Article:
A chance remark mid-morning allows you and the colleague you’ve never met before to start building a joint pitch for business that will be much stronger than if you’d done it alone. Your team provide the necessary details swiftly enough via the team chat channel in your workforce app.
A good morning’s work. Time for lunch. Again, you open the app, and pull up the day’s menu. You order a warm chicken salad, and schedule it for pickup at the garden entrance at just after 1pm. Your colleague passes on joining you — she’s brought a packed lunch today, and is planning on eating al desko.
You keep your eye on the lift activity tab in your app, and head to collect your lunch when it looks quiet. You find a spot in the garden to eat it, away from your screen for a little while. Enjoying the fresh air, the play of light on the leaves and on your face (vitamin D being good for the immune system…), and some light conversation with other colleagues.
This is the new normal.
While it was born of a global tragedy, you wouldn’t go back. The daily commute seems like a bad memory, of a more primitive time.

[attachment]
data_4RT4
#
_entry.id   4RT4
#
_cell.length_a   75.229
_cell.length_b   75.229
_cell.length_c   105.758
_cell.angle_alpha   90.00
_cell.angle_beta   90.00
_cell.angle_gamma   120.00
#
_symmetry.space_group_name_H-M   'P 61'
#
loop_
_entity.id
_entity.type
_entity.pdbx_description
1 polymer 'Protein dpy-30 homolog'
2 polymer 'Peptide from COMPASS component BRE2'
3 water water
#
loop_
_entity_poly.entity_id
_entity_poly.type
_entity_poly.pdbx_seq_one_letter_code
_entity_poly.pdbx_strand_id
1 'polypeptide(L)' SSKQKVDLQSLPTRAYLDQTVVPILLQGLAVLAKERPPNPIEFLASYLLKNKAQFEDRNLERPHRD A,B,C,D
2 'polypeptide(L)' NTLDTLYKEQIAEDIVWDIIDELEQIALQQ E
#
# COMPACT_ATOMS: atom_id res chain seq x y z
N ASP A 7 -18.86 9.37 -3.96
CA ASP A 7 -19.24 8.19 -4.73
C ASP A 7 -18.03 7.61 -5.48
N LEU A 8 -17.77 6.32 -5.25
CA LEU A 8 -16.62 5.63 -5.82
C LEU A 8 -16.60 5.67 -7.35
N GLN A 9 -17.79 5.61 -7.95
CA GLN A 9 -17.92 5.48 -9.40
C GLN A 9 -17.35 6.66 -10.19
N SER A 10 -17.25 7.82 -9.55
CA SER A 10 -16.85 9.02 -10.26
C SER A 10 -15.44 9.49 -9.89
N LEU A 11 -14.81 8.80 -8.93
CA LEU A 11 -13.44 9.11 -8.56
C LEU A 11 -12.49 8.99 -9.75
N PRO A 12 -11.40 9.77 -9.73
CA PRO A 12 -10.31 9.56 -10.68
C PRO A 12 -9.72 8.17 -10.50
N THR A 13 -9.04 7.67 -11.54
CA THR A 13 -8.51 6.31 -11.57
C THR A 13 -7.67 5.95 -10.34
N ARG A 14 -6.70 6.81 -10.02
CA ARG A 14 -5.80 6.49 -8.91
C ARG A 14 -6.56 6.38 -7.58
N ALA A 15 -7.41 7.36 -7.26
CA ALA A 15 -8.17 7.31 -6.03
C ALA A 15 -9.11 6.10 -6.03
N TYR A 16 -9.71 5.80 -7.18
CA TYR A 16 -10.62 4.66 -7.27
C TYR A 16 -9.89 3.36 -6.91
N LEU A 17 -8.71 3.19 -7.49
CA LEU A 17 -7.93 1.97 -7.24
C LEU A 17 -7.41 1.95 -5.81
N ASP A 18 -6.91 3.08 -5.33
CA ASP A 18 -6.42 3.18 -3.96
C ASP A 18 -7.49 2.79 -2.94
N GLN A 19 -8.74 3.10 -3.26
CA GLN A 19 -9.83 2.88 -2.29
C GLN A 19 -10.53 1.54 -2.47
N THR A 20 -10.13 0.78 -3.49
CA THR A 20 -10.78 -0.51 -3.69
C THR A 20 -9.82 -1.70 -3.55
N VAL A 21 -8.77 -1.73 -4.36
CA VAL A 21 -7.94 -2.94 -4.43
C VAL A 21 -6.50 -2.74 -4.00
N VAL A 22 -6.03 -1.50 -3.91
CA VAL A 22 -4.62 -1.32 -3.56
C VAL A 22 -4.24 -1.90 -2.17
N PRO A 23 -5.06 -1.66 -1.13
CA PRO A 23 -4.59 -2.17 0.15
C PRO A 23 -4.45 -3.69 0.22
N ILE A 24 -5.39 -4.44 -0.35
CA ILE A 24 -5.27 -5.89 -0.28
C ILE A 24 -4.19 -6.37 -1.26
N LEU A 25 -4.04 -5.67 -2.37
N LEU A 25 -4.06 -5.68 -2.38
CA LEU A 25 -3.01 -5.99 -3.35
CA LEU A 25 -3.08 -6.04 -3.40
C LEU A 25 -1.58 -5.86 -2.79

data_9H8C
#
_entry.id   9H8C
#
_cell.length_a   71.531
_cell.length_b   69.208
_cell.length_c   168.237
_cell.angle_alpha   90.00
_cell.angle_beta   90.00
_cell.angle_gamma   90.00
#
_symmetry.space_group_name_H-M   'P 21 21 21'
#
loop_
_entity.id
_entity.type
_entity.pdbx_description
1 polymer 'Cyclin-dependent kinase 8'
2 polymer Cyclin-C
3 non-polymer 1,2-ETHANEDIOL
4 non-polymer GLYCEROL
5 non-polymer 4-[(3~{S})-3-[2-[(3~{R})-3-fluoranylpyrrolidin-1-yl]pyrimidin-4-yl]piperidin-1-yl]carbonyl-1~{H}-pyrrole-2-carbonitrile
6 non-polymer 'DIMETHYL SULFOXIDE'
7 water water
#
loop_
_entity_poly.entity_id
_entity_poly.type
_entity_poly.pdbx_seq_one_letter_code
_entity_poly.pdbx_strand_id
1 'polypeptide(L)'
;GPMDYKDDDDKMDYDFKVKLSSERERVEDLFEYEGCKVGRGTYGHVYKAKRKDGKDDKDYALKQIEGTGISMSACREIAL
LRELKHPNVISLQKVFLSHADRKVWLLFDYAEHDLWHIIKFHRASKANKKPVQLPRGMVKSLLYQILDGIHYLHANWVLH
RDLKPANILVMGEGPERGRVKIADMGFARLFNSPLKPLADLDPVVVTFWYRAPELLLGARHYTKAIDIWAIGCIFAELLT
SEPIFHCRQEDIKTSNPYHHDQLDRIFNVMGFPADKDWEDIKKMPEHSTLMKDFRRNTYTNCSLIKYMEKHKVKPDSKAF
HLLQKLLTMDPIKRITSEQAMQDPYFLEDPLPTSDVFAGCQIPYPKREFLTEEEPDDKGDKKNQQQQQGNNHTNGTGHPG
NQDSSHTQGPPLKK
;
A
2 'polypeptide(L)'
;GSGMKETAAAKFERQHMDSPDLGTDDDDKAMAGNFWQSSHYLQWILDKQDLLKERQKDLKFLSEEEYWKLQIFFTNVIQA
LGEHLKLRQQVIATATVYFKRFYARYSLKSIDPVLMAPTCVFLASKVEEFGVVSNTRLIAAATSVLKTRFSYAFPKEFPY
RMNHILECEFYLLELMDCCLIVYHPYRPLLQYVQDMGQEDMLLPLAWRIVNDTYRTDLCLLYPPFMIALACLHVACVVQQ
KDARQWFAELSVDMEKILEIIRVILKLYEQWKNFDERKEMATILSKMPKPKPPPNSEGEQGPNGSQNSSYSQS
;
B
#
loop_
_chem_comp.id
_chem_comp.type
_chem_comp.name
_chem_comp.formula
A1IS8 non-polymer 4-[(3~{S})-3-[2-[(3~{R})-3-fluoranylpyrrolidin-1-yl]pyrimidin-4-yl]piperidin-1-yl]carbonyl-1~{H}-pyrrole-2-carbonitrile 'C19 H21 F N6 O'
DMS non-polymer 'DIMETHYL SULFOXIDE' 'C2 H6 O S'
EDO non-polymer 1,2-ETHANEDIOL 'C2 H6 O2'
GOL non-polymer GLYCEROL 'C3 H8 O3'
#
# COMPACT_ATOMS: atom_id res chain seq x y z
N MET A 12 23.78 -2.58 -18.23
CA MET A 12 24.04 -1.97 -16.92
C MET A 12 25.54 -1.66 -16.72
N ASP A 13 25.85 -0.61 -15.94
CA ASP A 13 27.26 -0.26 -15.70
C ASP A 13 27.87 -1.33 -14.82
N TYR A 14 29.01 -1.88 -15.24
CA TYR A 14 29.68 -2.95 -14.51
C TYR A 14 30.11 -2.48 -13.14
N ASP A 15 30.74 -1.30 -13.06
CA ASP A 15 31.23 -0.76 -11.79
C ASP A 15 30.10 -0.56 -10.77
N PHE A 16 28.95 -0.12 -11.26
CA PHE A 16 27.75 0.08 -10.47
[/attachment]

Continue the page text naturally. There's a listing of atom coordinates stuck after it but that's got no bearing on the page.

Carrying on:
A pandemic age design fiction
That was, of course, a fiction. But it’s not an implausible one: all the technology to deliver everything above exists right now. It’s a design fiction of implementation, of a way of working that meshes the best of office work, with the best of remote work, while acknowledging the restrictions we face with Covid-19. More detailed, technical visions already exist. But people buy into visions of a lifestyle, even in the workplace. And we’re going to need that because the last six months have proved, unquestionably, that remote work does work. And we need to adapt to that reality.
We’re at an interesting balance point in our pandemic journey. People are returning to work, but at varying rates. The number of people “back in the office” varies from country to country, with the UK being a particular laggard, and from profession to profession. For some, physical presence is a necessity. For others, it’s not a necessity, but a benefit, but one to be taken in moderation.
Very few businesses have the space to return everyone to the office, in the way they were in the Before Times. And so, a number of assumptions about the way we work, and the way we manage that work, collapse.
Rejecting the false dichotomy
First, as our little design fiction above shows, we reject the false dichotomy of office work or home work. Instead, let’s take fluid work as our central tenet. Most information workers can work anywhere they have power and internet access, so the key challenge is managing and facilitating that work, without relying on physical presence as a key tool.